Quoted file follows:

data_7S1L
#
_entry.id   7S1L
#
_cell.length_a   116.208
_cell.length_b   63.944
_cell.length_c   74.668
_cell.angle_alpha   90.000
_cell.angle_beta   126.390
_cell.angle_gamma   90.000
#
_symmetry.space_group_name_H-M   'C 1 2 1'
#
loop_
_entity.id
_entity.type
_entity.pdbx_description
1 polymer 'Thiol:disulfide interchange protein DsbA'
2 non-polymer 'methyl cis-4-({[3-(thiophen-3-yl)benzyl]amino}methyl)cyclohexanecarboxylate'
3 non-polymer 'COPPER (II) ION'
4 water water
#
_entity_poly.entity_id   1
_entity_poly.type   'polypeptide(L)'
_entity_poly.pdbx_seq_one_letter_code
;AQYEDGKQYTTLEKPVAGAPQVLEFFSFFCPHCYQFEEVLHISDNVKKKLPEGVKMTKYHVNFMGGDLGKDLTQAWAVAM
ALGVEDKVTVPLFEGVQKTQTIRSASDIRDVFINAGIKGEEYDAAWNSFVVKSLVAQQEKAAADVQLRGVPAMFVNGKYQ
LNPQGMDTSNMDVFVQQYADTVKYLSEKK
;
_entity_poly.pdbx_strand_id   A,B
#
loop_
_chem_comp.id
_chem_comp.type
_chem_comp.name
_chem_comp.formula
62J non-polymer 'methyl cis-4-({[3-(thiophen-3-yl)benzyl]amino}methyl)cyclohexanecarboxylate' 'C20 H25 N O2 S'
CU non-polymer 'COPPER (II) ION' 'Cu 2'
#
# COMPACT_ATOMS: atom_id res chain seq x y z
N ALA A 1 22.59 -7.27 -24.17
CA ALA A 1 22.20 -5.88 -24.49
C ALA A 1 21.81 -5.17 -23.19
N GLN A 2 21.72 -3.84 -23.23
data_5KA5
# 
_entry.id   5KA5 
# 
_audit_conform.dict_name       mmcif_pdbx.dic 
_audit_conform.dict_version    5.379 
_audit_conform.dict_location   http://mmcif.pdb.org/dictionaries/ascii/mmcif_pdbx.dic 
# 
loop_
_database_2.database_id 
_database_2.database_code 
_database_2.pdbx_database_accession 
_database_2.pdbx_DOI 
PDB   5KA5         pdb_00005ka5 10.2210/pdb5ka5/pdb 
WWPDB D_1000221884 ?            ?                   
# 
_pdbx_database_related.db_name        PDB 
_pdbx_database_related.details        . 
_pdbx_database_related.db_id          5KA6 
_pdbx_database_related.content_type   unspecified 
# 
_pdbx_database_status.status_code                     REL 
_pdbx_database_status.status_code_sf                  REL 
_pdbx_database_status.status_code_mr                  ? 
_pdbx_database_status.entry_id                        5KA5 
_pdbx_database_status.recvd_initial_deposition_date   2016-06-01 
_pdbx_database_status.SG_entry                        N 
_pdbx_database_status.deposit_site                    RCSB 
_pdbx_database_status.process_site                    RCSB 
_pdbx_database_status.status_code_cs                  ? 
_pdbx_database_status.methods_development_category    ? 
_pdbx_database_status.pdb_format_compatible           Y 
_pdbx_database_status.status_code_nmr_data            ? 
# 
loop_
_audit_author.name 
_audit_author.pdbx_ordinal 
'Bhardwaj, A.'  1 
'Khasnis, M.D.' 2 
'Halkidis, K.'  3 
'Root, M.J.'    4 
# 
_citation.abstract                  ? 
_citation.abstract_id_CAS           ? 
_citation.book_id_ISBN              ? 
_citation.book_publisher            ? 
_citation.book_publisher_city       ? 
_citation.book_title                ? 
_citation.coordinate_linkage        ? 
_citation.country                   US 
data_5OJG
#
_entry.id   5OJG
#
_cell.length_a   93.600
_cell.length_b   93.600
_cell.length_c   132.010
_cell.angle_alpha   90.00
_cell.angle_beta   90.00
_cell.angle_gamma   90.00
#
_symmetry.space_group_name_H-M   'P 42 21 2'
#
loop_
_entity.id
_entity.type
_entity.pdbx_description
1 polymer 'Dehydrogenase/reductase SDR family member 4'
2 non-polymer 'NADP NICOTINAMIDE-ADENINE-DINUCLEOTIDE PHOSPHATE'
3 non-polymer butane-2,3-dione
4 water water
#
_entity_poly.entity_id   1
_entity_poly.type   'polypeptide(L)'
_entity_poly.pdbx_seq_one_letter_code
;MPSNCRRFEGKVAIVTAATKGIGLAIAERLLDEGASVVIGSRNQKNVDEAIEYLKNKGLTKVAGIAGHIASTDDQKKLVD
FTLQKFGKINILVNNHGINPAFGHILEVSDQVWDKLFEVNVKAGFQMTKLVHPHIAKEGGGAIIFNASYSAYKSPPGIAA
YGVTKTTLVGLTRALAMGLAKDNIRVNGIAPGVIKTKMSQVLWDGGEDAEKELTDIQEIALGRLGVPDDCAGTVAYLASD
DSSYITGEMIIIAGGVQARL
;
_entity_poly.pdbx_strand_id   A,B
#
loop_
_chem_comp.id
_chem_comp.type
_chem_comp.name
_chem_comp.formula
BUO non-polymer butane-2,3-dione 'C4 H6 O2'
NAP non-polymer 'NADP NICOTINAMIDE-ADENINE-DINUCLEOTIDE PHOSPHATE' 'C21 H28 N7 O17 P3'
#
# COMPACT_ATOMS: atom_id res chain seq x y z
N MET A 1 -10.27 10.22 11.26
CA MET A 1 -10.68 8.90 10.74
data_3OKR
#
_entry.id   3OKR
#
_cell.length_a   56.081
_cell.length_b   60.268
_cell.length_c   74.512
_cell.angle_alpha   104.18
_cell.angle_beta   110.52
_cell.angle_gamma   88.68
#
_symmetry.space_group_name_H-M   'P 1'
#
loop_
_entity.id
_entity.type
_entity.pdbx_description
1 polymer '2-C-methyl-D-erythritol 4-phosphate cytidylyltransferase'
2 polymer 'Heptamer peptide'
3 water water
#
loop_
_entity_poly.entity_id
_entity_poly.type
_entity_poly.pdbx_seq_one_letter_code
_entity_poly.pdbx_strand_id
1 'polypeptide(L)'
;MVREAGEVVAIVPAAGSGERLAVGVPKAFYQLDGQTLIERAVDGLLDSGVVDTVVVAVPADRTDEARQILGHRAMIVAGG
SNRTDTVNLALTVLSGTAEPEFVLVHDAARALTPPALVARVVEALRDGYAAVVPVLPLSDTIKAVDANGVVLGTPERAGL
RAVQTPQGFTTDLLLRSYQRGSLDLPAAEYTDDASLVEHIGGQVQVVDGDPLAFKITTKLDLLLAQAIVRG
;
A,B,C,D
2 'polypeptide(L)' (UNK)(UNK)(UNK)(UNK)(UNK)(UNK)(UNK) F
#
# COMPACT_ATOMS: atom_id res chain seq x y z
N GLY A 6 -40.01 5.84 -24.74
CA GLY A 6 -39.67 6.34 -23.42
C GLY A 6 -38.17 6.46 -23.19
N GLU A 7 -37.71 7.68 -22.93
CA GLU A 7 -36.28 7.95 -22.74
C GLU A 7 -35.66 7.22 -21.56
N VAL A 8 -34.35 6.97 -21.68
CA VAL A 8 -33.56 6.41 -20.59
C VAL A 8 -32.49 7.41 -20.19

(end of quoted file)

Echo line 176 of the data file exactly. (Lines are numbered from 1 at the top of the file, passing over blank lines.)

N GLU A 7 -37.71 7.68 -22.93